Vandenbrande said she and her team would like to see the City Council at the Oct. 6 meeting put an ordinance put in place expand the parking enforcement boundaries.
ADDING PAID OFF-STREET PARKING
While the additional parking spaces will add convenience and accessibility to downtown Redmond, Vandenbrande said sometimes, people need to spend more than two hours in the area. For these situations people can purchase monthly permits for long-term parking downtown, which apply to specific areas within downtown. Permits are $50 per month.
But for out-of-town visitors or people in town just for the day, a monthly permit is not a viable option. So for this, Vandenbrande said they are proposing the city partner with private businesses to provide shared, paid off-street parking.
She said downtown business owners have recognized the need for parking and some are willing to offer their businesses’ private lots for long-term parking to paying drivers.
“The idea is not to add private parking lots,” Vandenbrande said.
She said working with private businesses is also beneficial for the city because “they have the best knowledge of where customers want to have access.”
Allen added that drivers who park in a shared lot and patronize that specific business would be able to get their parking validated and not have to pay.
She also said the city would initially try this project as a pilot program, beginning with a few businesses on a volunteer basis. She said this way, if the shared lots work, the city can expand to more lots; if they don’t, the city can discontinue the program.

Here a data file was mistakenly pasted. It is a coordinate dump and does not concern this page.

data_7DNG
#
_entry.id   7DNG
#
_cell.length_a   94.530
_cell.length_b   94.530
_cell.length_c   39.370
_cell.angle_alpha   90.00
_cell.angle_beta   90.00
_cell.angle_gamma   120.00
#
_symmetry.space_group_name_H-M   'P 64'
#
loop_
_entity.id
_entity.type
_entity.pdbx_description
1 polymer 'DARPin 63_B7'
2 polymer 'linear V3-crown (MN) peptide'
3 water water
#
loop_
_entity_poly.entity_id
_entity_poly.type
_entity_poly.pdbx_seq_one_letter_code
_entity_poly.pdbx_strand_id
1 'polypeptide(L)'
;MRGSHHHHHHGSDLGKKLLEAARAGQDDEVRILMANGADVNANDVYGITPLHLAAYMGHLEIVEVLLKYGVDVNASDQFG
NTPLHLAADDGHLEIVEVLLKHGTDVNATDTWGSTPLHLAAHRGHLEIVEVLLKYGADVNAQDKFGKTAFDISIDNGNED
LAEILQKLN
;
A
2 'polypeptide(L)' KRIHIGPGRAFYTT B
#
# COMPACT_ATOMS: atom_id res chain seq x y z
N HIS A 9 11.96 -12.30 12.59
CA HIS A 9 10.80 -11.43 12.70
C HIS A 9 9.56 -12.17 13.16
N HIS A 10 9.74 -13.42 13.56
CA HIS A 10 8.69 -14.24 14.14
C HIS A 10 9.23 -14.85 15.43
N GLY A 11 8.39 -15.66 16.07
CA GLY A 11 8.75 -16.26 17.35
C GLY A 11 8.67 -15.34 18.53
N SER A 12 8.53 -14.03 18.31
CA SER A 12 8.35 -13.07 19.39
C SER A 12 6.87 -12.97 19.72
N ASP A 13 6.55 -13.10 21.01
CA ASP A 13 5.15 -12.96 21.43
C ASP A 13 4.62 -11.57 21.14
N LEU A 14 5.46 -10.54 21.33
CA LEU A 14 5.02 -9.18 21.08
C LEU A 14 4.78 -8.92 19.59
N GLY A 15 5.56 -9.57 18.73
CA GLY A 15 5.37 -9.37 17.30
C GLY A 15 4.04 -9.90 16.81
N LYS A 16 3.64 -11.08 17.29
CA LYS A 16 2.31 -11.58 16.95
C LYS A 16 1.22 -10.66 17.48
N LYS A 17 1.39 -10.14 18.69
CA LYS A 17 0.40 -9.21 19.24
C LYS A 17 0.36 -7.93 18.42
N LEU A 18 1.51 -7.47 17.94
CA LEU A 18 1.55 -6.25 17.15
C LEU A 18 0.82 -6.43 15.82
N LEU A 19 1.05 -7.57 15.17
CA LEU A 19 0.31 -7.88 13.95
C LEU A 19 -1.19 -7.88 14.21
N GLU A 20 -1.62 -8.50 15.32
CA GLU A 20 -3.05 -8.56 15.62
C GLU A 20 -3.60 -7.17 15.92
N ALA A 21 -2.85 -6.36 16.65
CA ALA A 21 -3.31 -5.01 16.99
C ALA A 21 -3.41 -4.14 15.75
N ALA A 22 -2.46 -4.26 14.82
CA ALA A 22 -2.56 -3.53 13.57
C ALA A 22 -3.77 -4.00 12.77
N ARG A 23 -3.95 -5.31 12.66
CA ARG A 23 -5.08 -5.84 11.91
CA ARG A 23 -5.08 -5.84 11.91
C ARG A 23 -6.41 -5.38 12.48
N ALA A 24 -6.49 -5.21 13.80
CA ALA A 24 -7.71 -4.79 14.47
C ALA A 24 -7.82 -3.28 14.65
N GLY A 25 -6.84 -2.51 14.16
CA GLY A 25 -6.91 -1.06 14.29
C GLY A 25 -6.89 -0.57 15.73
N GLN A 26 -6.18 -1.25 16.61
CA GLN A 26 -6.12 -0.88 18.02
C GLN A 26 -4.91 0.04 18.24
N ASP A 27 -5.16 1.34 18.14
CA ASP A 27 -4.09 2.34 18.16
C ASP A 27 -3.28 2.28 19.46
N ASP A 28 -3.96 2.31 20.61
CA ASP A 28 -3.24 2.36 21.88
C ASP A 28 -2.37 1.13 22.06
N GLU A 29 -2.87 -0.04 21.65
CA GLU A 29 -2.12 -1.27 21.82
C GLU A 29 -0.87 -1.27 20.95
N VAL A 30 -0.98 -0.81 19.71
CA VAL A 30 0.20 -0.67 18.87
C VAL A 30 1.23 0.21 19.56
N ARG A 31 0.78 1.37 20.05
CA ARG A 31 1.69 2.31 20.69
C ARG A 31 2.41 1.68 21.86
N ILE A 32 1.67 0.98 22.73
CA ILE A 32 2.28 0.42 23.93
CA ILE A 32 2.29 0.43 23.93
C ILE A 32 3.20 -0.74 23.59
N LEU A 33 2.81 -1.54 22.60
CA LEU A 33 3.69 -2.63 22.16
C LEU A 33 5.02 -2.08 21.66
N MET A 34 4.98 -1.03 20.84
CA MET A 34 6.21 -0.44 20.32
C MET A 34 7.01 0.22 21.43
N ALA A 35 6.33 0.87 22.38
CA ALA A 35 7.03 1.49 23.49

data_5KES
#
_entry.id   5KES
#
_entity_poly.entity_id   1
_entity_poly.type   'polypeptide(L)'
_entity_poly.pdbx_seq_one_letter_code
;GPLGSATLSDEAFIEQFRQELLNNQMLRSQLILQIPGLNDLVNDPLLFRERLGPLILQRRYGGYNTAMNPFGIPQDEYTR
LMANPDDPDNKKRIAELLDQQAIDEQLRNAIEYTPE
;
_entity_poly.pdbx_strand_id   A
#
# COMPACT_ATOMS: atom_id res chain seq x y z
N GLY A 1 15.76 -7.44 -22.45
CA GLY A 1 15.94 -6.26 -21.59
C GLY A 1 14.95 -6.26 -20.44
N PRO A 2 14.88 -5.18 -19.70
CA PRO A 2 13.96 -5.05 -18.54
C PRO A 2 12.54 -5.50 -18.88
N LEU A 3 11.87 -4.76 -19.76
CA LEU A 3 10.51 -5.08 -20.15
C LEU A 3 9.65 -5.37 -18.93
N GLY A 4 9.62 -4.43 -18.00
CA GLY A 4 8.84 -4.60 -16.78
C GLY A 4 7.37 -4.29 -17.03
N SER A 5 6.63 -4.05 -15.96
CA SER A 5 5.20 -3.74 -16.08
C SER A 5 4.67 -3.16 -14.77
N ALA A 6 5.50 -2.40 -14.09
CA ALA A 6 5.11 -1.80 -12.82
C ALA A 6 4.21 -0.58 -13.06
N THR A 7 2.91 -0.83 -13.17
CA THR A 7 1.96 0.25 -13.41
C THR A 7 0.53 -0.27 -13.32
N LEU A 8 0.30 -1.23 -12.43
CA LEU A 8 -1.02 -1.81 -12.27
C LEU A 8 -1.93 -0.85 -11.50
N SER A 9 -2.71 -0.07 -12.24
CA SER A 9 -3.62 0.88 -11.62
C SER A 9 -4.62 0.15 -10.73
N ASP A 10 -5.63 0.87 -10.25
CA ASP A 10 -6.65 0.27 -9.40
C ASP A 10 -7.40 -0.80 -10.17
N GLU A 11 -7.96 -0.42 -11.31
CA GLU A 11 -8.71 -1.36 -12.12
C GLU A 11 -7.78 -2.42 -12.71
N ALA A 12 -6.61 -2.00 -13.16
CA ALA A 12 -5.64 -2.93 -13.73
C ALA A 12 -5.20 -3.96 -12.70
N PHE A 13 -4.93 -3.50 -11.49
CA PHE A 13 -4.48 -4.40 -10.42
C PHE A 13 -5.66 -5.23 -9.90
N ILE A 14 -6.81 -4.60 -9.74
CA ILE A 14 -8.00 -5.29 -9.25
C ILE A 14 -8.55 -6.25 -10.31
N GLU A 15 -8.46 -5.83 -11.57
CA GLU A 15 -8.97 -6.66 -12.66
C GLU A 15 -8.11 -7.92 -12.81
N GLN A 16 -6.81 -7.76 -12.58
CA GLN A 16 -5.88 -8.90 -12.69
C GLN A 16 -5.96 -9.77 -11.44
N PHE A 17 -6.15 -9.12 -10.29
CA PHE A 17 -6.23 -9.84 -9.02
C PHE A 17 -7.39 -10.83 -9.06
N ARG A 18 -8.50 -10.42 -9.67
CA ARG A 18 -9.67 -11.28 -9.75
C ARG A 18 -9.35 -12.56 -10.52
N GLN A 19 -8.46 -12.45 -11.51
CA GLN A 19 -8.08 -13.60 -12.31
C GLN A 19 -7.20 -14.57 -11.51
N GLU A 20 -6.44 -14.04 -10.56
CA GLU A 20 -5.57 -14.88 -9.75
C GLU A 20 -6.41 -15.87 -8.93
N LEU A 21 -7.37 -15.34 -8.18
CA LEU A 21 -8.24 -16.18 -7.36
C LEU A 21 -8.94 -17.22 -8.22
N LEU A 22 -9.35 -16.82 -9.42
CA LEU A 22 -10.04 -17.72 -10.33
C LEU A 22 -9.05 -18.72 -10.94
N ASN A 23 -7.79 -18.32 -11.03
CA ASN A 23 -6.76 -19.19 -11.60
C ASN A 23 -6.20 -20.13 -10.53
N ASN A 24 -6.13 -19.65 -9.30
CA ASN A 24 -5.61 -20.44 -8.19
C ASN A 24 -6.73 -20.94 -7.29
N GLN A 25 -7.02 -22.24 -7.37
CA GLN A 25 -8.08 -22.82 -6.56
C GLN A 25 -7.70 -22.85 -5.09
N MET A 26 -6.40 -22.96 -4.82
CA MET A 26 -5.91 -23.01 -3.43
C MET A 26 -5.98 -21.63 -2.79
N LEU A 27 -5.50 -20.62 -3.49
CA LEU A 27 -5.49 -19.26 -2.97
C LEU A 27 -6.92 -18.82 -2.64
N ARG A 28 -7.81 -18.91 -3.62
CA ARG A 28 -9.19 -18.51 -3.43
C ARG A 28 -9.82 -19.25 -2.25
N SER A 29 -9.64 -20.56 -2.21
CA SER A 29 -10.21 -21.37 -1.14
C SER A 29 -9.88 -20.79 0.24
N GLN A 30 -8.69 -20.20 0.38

Allen said the council supported looking into shared lots some more. No vote or action has taken place, but she said five out of the seven council members gave the project a thumbs up.
ACCELERATED PUBLIC PARKING
The final portion of the downtown parking program is building a downtown parking lot that will be at Bear Creek Parkway and Leary Way, which is estimated to cost $700,000.
The specific size of the parking lot, which is currently a construction staging site filled with materials and equipment, has not been determined. Nor has the decision whether to have the lot be paid or free, Vandenbrande said.
She said the city currently has accumulated funding through 2016, which would put construction beginning in 2017. But with the growth downtown, she said they are proposing to accelerate the process to get things started as soon as 2013.